On 9 June 1712, Christoph Lieber lost his head. A prominent Catholic Klostervogt (abbey bailiff), Lieber was one of the reasons why the conflict between the Swiss denominations flared up again at the beginning of the 18th century.
Emperor Haile Selassie (1892-1975), who was crowned ‘King of Kings’ in Addis Ababa in 1930, was believed in Ethiopia to have been chosen by God. The Rastafarians in Jamaica even ‘recognised’ him as their Messiah and God. A look at the dual ‘careers’ of a 20th-century figure who was as remarkable as he was controversial.
Every 31 December and 13 January, bizarre and fantastical figures rove the hinterland of the Canton of Appenzell Ausserrhoden. Some wear ornate headdresses, others grotesque animal faces. These are the «Silvesterkläuse» that usher out the old year and ring in the new.
5,000 years ago, people in Europe began erecting stone stelae in the shape of humans. These monuments were likenesses of ancestors that served to unify and nourish the village community through rituals, and legitimised land ownership.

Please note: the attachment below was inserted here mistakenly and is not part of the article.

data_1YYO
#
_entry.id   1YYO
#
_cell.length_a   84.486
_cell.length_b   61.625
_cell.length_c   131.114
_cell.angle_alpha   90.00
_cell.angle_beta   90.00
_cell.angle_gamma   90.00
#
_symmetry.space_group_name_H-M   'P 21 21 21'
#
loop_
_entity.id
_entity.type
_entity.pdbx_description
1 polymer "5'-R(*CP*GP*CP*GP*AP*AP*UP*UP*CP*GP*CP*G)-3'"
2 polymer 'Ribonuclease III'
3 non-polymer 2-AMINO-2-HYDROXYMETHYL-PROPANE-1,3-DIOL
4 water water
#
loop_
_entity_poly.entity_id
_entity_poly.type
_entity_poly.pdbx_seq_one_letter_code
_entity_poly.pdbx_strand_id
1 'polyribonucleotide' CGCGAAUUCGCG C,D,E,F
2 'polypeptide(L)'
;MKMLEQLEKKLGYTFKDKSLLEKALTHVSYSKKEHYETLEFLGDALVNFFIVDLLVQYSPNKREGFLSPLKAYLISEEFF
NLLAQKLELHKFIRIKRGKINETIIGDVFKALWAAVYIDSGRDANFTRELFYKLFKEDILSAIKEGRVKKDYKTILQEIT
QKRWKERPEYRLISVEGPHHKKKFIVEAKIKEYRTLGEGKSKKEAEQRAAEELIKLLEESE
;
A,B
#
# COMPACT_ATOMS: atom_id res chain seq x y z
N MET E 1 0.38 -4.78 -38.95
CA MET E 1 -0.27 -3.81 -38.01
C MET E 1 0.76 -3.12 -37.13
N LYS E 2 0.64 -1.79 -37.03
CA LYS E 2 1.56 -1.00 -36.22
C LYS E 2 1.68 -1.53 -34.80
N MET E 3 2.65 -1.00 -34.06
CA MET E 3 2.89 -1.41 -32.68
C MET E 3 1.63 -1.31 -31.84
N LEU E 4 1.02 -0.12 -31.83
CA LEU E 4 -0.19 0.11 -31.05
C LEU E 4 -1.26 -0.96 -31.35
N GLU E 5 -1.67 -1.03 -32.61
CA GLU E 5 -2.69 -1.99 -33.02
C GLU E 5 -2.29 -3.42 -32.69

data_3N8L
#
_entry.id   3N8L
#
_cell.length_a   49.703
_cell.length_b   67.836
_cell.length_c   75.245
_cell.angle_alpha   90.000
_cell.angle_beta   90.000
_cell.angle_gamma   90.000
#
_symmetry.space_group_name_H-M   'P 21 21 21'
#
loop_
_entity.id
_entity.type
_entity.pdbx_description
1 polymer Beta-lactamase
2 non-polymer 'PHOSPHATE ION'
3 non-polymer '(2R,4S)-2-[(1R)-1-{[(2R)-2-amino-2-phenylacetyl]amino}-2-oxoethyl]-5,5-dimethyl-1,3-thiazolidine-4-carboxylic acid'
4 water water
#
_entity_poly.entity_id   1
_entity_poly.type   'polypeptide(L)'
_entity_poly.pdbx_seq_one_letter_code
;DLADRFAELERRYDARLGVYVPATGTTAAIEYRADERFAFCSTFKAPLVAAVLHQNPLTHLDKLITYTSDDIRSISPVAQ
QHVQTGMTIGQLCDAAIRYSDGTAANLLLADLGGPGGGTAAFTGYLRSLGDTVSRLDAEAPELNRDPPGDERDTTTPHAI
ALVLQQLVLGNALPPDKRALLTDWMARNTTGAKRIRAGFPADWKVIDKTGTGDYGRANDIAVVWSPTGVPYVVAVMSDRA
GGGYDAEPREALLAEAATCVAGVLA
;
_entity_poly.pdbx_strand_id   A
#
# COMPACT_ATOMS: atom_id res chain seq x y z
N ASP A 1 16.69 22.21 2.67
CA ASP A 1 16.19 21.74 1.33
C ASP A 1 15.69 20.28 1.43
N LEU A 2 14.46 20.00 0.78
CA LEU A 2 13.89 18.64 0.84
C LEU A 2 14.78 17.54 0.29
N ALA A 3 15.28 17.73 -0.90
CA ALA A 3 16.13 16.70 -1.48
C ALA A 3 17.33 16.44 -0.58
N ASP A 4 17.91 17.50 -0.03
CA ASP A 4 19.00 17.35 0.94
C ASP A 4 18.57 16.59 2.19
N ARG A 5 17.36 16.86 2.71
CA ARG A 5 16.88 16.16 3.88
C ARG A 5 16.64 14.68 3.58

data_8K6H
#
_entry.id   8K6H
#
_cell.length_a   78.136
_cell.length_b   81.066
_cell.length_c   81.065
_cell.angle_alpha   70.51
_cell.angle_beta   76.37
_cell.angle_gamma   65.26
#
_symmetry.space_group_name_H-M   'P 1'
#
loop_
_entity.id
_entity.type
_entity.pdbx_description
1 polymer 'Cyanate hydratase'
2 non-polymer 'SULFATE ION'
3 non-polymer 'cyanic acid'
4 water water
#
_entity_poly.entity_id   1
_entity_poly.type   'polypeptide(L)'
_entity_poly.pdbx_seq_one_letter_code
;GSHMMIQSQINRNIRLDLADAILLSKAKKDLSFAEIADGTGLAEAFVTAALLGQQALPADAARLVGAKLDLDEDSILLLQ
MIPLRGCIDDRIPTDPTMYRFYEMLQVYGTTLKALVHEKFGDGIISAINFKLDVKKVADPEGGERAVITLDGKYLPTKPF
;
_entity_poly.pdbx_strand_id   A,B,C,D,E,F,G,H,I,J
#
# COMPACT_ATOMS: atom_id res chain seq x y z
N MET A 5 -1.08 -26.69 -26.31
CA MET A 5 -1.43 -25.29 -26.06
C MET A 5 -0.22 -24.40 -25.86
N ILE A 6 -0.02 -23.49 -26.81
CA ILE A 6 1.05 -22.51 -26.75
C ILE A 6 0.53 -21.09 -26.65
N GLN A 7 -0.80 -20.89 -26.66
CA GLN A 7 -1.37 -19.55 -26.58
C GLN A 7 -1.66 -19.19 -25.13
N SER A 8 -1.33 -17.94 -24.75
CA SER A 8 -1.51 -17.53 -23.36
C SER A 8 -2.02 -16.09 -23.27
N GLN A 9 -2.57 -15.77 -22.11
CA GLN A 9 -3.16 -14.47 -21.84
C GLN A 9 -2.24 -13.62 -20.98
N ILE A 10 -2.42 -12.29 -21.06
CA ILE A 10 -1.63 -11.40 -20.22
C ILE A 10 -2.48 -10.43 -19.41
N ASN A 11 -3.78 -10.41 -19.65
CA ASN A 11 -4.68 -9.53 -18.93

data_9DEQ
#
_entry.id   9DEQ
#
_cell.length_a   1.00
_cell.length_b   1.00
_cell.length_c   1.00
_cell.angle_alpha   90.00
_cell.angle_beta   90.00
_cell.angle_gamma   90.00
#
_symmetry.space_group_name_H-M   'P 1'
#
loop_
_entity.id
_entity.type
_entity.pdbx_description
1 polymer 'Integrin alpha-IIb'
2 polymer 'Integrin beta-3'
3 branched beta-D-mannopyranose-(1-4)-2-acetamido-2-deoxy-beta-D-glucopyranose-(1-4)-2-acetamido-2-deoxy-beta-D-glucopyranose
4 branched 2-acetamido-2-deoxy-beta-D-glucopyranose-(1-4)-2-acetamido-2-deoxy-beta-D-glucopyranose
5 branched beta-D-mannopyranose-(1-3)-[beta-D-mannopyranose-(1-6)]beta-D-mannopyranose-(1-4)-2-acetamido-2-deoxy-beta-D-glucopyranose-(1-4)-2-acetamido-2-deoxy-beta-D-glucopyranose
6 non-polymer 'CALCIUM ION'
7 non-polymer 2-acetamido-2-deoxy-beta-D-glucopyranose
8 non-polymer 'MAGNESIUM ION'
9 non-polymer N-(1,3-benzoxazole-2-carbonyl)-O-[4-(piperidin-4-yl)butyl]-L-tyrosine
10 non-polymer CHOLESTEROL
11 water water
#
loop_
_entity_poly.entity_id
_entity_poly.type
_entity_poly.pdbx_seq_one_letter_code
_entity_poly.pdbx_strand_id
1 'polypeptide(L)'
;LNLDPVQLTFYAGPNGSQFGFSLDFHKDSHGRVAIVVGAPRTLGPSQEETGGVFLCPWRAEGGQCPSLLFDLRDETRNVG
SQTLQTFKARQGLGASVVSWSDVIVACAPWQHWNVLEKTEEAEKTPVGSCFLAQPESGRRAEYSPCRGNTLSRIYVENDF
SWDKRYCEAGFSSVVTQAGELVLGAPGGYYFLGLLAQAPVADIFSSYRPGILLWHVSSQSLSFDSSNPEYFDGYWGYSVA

At the Marian shrine of Oberbüren (Canton of Bern), the medieval Catholic Church offered some very special services: children who were stillborn or had died at birth were briefly brought back to life so that they could be baptised and then properly buried.
In 1531, two years after the legendary Milchsuppe (milk soup) incident, a battle took place at Kappel after all. The Protestants suffered a crushing defeat, and were forced to abandon their dreams of an exclusively Protestant Switzerland.